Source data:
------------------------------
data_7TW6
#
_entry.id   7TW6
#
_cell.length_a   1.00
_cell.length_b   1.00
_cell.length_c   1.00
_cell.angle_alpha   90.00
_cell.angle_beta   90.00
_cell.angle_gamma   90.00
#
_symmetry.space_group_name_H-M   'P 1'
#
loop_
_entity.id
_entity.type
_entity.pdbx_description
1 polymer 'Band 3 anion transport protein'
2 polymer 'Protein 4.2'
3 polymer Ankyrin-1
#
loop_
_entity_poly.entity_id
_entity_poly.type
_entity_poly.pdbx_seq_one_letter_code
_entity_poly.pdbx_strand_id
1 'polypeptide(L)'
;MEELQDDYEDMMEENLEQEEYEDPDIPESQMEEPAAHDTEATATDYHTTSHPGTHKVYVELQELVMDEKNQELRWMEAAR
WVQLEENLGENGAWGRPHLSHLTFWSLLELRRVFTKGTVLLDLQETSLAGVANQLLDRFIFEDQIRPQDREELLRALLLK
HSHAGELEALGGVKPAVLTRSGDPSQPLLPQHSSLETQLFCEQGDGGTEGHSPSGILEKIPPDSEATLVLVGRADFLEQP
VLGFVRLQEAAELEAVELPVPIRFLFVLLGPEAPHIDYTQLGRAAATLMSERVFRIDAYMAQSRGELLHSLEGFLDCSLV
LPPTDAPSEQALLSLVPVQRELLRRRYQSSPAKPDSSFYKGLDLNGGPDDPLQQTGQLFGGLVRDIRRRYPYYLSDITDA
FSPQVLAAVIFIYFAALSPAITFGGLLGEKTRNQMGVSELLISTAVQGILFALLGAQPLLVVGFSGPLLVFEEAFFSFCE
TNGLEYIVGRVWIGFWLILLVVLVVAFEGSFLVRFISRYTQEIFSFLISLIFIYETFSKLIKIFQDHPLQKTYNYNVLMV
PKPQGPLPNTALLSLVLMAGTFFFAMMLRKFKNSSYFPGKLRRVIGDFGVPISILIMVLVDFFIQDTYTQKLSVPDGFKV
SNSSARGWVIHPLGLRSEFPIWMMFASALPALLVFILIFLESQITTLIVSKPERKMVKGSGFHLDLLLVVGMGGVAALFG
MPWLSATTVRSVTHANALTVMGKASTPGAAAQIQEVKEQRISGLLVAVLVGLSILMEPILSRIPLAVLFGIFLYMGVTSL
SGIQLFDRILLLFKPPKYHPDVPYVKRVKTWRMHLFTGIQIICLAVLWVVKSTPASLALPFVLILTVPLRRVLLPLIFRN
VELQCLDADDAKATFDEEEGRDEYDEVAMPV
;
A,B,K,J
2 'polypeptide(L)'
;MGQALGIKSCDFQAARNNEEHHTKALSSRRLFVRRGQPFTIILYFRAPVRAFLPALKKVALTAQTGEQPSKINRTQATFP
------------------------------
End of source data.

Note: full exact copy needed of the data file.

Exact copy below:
data_7TW6
#
_entry.id   7TW6
#
_cell.length_a   1.00
_cell.length_b   1.00
_cell.length_c   1.00
_cell.angle_alpha   90.00
_cell.angle_beta   90.00
_cell.angle_gamma   90.00
#
_symmetry.space_group_name_H-M   'P 1'
#
loop_
_entity.id
_entity.type
_entity.pdbx_description
1 polymer 'Band 3 anion transport protein'
2 polymer 'Protein 4.2'
3 polymer Ankyrin-1
#
loop_
_entity_poly.entity_id
_entity_poly.type
_entity_poly.pdbx_seq_one_letter_code
_entity_poly.pdbx_strand_id
1 'polypeptide(L)'
;MEELQDDYEDMMEENLEQEEYEDPDIPESQMEEPAAHDTEATATDYHTTSHPGTHKVYVELQELVMDEKNQELRWMEAAR
WVQLEENLGENGAWGRPHLSHLTFWSLLELRRVFTKGTVLLDLQETSLAGVANQLLDRFIFEDQIRPQDREELLRALLLK
HSHAGELEALGGVKPAVLTRSGDPSQPLLPQHSSLETQLFCEQGDGGTEGHSPSGILEKIPPDSEATLVLVGRADFLEQP
VLGFVRLQEAAELEAVELPVPIRFLFVLLGPEAPHIDYTQLGRAAATLMSERVFRIDAYMAQSRGELLHSLEGFLDCSLV
LPPTDAPSEQALLSLVPVQRELLRRRYQSSPAKPDSSFYKGLDLNGGPDDPLQQTGQLFGGLVRDIRRRYPYYLSDITDA
FSPQVLAAVIFIYFAALSPAITFGGLLGEKTRNQMGVSELLISTAVQGILFALLGAQPLLVVGFSGPLLVFEEAFFSFCE
TNGLEYIVGRVWIGFWLILLVVLVVAFEGSFLVRFISRYTQEIFSFLISLIFIYETFSKLIKIFQDHPLQKTYNYNVLMV
PKPQGPLPNTALLSLVLMAGTFFFAMMLRKFKNSSYFPGKLRRVIGDFGVPISILIMVLVDFFIQDTYTQKLSVPDGFKV
SNSSARGWVIHPLGLRSEFPIWMMFASALPALLVFILIFLESQITTLIVSKPERKMVKGSGFHLDLLLVVGMGGVAALFG
MPWLSATTVRSVTHANALTVMGKASTPGAAAQIQEVKEQRISGLLVAVLVGLSILMEPILSRIPLAVLFGIFLYMGVTSL
SGIQLFDRILLLFKPPKYHPDVPYVKRVKTWRMHLFTGIQIICLAVLWVVKSTPASLALPFVLILTVPLRRVLLPLIFRN
VELQCLDADDAKATFDEEEGRDEYDEVAMPV
;
A,B,K,J
2 'polypeptide(L)'
;MGQALGIKSCDFQAARNNEEHHTKALSSRRLFVRRGQPFTIILYFRAPVRAFLPALKKVALTAQTGEQPSKINRTQATFP